Among the many things that LungMutiny2010 has taken from me is the chance to take advantage of all the rich cultural offerings in the North Carolina Research Triangle area during Black History Month.
Regular readers will remember that I wrote a few months ago about the segregation era sit-ins, beginning with the 1957 Royal Ice Cream sit-in in Durham and the immortal 1960 Greensboro Woolworth’s sit-ins that garnered national attention.
Those who came to the ScienceOnline2010 session with me and my colleague, Damond Nollan, will also remember that I spoke at length about Rev. Dr. Martin Luther King, Jr’s relationship with Durham. Fifty years ago this week, Dr. King came to Durham in the days after the Greensboro sit-in to commend and energize those involved. A superb photographic history of this February 16, 1960 visit can be found here at Endangered Durham. Above is just one photo from the Herald-Sun archives showing Dr. King with host Rev. Douglas Moore and others in the Durham Woolworth’s whose counter was closed “in the interest of public safety” that day so that a sit-in could not occur during his visit.
Most important about these sit-ins is that they chiefly involved students – young people of bravery and conviction.. For example, the famous Greensboro Four were students at North Carolina A&T University. So I was delighted this week to read in the Durham Herald-Sun an essay entitled, “Fifty years later, are we still drinking from that cup?,” written by Christine Hardman, a Durham Academy graduate from Chapel Hill now studying communications at Furman University in Greenville, South Carolina.
I’m going to sound like an old dude right now but it really warms my heart when I see young people seizing upon the history of their community and reflecting on it in the context of today. While Hardman’s essay appeared in print earlier this week, the online version has only received 86 views so far – a shame, I think, for what an excellent piece it is.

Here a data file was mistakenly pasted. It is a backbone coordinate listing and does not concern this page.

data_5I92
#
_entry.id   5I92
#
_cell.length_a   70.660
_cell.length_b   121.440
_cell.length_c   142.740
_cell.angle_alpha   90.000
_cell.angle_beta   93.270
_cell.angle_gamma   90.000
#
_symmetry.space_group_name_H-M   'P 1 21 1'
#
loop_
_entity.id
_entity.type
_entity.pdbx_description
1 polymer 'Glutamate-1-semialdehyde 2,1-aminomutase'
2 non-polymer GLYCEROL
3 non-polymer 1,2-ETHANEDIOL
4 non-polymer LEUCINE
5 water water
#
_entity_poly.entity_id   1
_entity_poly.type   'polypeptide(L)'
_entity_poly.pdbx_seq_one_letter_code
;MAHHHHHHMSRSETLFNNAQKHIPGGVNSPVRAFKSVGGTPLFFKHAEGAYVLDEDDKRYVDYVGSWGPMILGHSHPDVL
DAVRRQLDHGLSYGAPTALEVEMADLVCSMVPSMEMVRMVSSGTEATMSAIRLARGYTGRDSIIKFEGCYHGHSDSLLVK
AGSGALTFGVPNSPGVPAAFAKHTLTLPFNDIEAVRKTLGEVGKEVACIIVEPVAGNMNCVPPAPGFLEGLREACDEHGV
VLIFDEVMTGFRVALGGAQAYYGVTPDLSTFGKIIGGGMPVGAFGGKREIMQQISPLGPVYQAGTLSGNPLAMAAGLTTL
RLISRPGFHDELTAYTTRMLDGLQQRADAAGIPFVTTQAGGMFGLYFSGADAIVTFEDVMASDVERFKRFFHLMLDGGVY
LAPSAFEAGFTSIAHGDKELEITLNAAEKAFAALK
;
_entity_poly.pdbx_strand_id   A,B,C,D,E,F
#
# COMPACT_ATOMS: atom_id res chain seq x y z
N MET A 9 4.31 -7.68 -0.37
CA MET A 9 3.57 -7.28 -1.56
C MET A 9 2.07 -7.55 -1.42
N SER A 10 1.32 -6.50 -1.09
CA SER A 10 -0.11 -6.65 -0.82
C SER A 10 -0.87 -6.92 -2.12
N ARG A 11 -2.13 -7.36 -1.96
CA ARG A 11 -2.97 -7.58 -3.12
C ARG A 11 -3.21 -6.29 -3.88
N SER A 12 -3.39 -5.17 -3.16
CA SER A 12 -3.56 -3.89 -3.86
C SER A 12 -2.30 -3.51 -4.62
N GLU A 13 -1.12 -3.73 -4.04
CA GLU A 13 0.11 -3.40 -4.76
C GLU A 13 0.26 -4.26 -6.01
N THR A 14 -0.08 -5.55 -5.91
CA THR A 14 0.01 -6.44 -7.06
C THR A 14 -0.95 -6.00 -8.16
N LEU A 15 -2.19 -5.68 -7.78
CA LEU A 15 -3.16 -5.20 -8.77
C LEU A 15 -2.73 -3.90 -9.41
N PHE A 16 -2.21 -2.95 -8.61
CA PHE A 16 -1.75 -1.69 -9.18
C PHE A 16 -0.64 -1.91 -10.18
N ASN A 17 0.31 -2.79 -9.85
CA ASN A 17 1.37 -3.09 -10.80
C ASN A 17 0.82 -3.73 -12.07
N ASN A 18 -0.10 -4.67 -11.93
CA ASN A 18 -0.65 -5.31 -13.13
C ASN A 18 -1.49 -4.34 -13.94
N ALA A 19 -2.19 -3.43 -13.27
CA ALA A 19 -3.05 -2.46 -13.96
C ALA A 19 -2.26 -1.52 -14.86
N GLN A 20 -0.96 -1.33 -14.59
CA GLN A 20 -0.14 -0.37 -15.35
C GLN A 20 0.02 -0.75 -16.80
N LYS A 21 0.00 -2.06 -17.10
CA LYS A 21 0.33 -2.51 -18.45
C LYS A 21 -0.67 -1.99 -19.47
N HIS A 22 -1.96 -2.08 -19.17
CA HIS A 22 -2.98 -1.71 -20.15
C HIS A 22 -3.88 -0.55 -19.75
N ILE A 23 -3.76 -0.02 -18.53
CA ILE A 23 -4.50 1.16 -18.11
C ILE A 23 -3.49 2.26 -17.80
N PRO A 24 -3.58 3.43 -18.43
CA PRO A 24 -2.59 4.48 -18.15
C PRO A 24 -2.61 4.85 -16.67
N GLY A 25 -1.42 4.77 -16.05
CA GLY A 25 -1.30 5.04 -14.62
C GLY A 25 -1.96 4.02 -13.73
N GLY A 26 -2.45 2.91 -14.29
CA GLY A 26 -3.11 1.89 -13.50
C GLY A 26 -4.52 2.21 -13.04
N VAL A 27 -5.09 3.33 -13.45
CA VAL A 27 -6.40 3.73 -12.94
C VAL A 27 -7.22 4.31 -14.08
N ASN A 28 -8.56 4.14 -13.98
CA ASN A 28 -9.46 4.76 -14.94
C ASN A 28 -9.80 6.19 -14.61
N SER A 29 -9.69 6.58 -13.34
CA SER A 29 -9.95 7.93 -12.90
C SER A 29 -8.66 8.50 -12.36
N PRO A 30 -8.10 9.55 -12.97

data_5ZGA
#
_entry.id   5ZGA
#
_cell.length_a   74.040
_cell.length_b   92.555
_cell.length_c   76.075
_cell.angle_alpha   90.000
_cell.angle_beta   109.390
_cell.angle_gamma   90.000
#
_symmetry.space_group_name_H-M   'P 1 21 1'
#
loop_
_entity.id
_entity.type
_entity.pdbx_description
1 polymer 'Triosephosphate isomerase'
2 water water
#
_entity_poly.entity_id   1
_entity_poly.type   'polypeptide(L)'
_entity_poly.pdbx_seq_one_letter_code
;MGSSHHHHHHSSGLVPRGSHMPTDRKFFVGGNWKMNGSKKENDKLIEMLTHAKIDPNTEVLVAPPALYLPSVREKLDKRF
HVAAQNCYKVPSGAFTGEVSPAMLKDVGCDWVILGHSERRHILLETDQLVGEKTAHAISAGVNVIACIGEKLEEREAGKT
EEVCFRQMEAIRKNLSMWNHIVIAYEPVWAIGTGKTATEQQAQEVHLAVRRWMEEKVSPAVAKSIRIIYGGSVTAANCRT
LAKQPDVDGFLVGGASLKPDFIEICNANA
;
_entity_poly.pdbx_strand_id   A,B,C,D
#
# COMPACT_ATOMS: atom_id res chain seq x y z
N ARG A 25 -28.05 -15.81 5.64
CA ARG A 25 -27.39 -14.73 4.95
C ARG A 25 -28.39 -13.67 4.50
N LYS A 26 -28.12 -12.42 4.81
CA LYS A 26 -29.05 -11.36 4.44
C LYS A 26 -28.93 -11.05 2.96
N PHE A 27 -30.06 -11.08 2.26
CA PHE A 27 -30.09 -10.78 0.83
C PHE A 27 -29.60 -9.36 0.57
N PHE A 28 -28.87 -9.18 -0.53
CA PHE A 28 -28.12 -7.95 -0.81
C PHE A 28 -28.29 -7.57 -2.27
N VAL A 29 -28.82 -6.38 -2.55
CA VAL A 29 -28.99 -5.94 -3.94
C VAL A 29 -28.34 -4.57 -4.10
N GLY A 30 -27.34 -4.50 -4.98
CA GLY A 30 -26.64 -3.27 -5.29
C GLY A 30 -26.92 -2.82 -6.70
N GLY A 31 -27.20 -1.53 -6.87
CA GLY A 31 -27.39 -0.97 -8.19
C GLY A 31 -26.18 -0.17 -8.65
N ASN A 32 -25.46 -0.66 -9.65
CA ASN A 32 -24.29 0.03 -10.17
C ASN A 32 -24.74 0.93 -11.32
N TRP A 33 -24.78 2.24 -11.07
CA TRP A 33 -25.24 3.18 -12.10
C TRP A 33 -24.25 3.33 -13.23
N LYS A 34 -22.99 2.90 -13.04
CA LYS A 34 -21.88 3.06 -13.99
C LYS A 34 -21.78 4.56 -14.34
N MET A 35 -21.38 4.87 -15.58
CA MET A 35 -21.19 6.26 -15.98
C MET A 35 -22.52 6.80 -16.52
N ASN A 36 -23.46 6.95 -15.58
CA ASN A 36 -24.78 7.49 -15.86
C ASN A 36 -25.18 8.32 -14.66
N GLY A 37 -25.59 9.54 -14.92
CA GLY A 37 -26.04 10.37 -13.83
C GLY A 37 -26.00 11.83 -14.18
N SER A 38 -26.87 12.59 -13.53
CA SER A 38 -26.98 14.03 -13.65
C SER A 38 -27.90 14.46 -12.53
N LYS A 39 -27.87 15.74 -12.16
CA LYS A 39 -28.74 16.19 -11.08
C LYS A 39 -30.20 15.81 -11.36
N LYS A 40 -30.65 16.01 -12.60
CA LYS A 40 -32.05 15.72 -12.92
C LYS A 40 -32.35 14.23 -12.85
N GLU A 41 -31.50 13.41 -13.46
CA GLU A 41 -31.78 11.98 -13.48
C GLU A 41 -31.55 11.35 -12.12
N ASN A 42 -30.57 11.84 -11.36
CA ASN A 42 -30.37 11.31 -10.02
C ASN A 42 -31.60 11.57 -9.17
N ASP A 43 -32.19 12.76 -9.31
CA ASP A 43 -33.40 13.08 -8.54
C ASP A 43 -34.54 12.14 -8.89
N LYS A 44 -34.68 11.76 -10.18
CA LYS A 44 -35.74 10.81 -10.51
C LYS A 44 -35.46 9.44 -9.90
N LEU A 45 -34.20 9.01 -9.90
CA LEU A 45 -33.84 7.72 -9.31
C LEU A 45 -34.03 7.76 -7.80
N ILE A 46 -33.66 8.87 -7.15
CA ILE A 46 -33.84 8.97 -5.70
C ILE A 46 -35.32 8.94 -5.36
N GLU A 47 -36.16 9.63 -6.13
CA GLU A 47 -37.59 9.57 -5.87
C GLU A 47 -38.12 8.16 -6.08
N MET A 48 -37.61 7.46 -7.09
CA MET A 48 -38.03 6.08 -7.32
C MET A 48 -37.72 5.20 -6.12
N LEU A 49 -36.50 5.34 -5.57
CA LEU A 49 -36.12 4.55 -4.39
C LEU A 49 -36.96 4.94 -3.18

Here’s a good chunk, but please go read the entire piece:
That afternoon King took part in a strategy meeting with student representatives from different cities throughout North Carolina. King discussed techniques of nonviolence and emphasized that proper methods lead to proper victory. He reminded the students that the struggle was “justice versus injustice, not black versus white.”
King recognized the importance of the student leaders and suggested to these representatives that a “coordinating council” of members from each of the various schools and cities of North Carolina be founded. One observer noted that, “many student leaders expressed the desire to keep the movement as much ‘student-led’ as possible.”
That night King spoke at White Rock Baptist Church with an audience estimated at 1,200 people.
Although not as famous as many of his other speeches, King’s address in Durham that night was sensational. Acknowledging the first of the nonviolent student campaigns, this speech left a lasting impact on the North Carolina crowds, both motivating and directing his audience in how they must continue their fight.
Right off the bat, King expressed his support for the student leaders:
“You students of North Carolina have captured this dynamic idea in a marvelous manner. You have taken the undying and passionate yearning for freedom and filtered it in your own soul and fashioned it into a creative protest that is destined to be one of the glowing epics of our time.”
The excitement and life of King’s speech fed on the idea that students, the African-American youth of America, could lead our country to a brighter, democratic future.
Strategically titling his speech, “A creative protest,” King motivated the student leaders to continue their protest in a “creative” nonviolent manner. Opposing the view of other civil rights leaders of the time, such as Malcolm X, King believed the students should continue to love their white brothers, and protest in a way of love and graciousness.
That night King reminded his audience, “Let us protest with the ultimate aim of being reconciled with our white brothers. As we sit down quietly to request a cup of coffee, let us not forget to drink from that invisible cup of love.”
We’ve still got a long ways to go, Ms. Hardman, but we’re in a good place as long as college students like you don’t forget.